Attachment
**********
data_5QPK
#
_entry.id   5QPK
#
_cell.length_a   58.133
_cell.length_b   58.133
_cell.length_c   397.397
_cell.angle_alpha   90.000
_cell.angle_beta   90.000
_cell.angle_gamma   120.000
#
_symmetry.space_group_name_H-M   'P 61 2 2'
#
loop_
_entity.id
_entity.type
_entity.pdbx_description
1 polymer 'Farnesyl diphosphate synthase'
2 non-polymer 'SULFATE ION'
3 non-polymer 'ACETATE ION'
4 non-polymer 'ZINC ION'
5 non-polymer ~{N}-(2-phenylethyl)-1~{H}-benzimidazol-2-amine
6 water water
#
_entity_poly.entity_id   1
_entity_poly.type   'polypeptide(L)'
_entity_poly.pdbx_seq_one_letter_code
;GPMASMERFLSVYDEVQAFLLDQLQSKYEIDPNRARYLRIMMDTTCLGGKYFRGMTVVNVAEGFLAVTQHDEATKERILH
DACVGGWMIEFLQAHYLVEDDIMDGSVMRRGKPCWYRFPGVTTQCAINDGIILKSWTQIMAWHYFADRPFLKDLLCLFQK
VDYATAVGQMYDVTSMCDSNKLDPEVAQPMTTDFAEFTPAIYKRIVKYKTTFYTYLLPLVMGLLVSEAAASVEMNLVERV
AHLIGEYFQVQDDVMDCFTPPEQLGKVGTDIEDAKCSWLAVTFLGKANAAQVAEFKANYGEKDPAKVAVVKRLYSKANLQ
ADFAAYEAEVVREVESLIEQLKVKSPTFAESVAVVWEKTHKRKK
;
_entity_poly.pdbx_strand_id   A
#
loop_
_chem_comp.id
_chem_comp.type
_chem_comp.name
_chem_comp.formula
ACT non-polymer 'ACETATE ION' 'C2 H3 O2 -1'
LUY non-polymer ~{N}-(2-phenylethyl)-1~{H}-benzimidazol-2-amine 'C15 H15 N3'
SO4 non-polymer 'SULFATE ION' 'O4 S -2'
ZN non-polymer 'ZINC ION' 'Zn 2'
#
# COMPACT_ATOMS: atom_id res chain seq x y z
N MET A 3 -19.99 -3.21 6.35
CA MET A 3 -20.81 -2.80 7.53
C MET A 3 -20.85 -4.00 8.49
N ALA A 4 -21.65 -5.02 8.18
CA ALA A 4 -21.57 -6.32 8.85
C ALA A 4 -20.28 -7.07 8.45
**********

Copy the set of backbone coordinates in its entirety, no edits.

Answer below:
data_5QPK
#
_entry.id   5QPK
#
_cell.length_a   58.133
_cell.length_b   58.133
_cell.length_c   397.397
_cell.angle_alpha   90.000
_cell.angle_beta   90.000
_cell.angle_gamma   120.000
#
_symmetry.space_group_name_H-M   'P 61 2 2'
#
loop_
_entity.id
_entity.type
_entity.pdbx_description
1 polymer 'Farnesyl diphosphate synthase'
2 non-polymer 'SULFATE ION'
3 non-polymer 'ACETATE ION'
4 non-polymer 'ZINC ION'
5 non-polymer ~{N}-(2-phenylethyl)-1~{H}-benzimidazol-2-amine
6 water water
#
_entity_poly.entity_id   1
_entity_poly.type   'polypeptide(L)'
_entity_poly.pdbx_seq_one_letter_code
;GPMASMERFLSVYDEVQAFLLDQLQSKYEIDPNRARYLRIMMDTTCLGGKYFRGMTVVNVAEGFLAVTQHDEATKERILH
DACVGGWMIEFLQAHYLVEDDIMDGSVMRRGKPCWYRFPGVTTQCAINDGIILKSWTQIMAWHYFADRPFLKDLLCLFQK
VDYATAVGQMYDVTSMCDSNKLDPEVAQPMTTDFAEFTPAIYKRIVKYKTTFYTYLLPLVMGLLVSEAAASVEMNLVERV
AHLIGEYFQVQDDVMDCFTPPEQLGKVGTDIEDAKCSWLAVTFLGKANAAQVAEFKANYGEKDPAKVAVVKRLYSKANLQ
ADFAAYEAEVVREVESLIEQLKVKSPTFAESVAVVWEKTHKRKK
;
_entity_poly.pdbx_strand_id   A
#
loop_
_chem_comp.id
_chem_comp.type
_chem_comp.name
_chem_comp.formula
ACT non-polymer 'ACETATE ION' 'C2 H3 O2 -1'
LUY non-polymer ~{N}-(2-phenylethyl)-1~{H}-benzimidazol-2-amine 'C15 H15 N3'
SO4 non-polymer 'SULFATE ION' 'O4 S -2'
ZN non-polymer 'ZINC ION' 'Zn 2'
#
# COMPACT_ATOMS: atom_id res chain seq x y z
N MET A 3 -19.99 -3.21 6.35
CA MET A 3 -20.81 -2.80 7.53
C MET A 3 -20.85 -4.00 8.49
N ALA A 4 -21.65 -5.02 8.18
CA ALA A 4 -21.57 -6.32 8.85
C ALA A 4 -20.28 -7.07 8.45